Wonder Drug

Perspective can be everything.

A few years ago, after alarmist reports about the dangers of the compound dihydrogen monoxide, many people responded and called for government regulation.  The reports noted such dangers as severe tissue damage after prolonged exposure to its solid form, its corrosive effects on metals, its presence in tumor biopsies, and numerous reports of death associated with its accidental inhalation.  But even in the face of such dangers, there was no prohibition on its use in numerous household products, including as an additive to baby food, in cough medicines, shampoos, shaving creams, and in all the coffee served at coffee houses throughout the United States.

Dihydrogen monoxide — H2O — is, of course, simply water, and the list of its possible hazards, while accurate, was deliberately couched in a way that made it sound more dangerous than it really is.

What if people were told of the amazing properties of a drug that is currently being investigated by researchers?  One that has the ability to fight multiple sclerosis, Crohn’s disease, and other forms of inflammatory disease.  It is also known to alleviate pain, reduce nausea in some patients, and to ease the impact of many sleep and mood disorders like stress, anxiety, and depression.  Researchers are currently testing its effectiveness on rheumatoid arthritis, Tourette syndrome, epilepsy, and schizophrenia, among others.  There are even recent reports suggesting that it shows promise as a cancer treatment by killing malignant brain, skin, and pancreatic cells without harming surrounding healthy cells.  Wouldn’t they be outraged that the government continues to ban this drug merely because it also has some psychoactive properties?

The drugs that seem to have all of these wonderful properties are derived from marijuana, which remains banned throughout most of the U.S.  Currently, only fourteen U.S. states allow medical uses of marijuana, but the medical-marijuana movement is active in seeking decriminalization in the other states.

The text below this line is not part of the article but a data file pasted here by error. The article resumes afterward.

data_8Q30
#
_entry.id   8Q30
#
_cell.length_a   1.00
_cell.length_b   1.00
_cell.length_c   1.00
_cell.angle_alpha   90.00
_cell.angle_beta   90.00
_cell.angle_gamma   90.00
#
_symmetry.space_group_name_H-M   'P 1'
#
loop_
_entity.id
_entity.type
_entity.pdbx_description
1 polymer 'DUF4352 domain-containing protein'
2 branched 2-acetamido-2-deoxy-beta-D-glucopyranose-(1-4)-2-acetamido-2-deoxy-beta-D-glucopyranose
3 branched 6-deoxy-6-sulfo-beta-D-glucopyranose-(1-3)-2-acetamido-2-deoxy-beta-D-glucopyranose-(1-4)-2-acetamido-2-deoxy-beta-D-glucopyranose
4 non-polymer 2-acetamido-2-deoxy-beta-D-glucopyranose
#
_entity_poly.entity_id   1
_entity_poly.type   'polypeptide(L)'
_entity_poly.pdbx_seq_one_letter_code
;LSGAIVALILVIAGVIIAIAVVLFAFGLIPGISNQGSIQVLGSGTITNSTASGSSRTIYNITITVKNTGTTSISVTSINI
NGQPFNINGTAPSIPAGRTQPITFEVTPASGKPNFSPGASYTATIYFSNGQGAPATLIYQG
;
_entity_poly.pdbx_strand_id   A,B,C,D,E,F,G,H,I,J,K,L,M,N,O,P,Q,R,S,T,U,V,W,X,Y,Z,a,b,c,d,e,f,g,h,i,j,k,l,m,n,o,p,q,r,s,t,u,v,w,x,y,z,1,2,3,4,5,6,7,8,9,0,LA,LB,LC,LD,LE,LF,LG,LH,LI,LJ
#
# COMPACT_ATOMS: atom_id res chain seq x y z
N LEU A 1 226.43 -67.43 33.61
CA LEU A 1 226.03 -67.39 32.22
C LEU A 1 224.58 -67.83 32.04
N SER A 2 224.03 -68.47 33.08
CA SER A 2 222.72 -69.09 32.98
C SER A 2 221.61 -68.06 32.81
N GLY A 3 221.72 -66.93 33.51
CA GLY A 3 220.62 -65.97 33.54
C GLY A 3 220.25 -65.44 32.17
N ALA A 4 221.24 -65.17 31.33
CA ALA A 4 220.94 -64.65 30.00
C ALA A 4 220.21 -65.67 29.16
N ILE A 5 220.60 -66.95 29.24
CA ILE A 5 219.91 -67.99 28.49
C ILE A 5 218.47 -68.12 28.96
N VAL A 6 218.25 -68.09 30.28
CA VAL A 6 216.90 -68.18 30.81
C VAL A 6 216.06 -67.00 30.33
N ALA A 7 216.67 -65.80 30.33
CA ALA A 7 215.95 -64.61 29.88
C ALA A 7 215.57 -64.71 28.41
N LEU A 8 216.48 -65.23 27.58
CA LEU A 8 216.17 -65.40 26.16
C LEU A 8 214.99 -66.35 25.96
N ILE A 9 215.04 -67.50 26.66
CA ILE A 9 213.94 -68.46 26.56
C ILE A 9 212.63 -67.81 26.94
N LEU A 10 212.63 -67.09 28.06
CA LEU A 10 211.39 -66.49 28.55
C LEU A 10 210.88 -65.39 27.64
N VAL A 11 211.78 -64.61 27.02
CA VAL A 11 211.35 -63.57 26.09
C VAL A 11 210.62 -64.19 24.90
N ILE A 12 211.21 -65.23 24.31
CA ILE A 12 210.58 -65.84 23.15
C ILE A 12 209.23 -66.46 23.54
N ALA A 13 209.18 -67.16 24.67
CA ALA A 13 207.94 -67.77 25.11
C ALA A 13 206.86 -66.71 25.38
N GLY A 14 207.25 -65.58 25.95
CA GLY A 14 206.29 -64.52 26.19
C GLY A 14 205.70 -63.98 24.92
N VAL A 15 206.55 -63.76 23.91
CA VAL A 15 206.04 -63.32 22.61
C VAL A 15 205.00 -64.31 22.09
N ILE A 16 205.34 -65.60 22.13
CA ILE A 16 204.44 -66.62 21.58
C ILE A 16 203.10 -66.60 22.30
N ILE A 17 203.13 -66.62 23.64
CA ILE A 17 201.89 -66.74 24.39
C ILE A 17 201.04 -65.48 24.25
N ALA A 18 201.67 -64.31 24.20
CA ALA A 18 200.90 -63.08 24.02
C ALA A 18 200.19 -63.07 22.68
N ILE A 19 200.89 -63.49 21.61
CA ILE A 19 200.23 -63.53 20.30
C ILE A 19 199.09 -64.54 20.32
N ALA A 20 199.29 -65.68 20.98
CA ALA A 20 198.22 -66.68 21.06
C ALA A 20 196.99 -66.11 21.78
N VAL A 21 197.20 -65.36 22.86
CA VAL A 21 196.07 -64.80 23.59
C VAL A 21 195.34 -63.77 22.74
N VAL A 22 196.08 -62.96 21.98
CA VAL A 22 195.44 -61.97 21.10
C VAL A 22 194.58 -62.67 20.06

The perception among many — and the perception is accurate to a large degree — is that those who actively seek decriminalization of marijuana do so mainly because they want to experience its psychoactive effects.  Its “medical” uses are used as a cover to argue for legalization so that, quite simply, they can get high legally.  But even if that is a motivation among many, it does not diminish the fact that there are legitimate medical treatments that use marijuana and that an understanding of those treatments is critical in deciding at what level the government should regulate its use.

About Patrick Boucher

The author, Patrick M. Boucher, is a patent attorney living near Denver, Colorado and working at Marsh Fischmann & Breyfogle. He holds a Ph.D. in physics as well as a J.D. He is an active member of the American Physical Society, and is admitted to practice law in the states of Colorado and New York, as well as to practice before the U.S. Patent and Trademark Office. He is also a member of the Authors Guild and of the Colorado Authors League.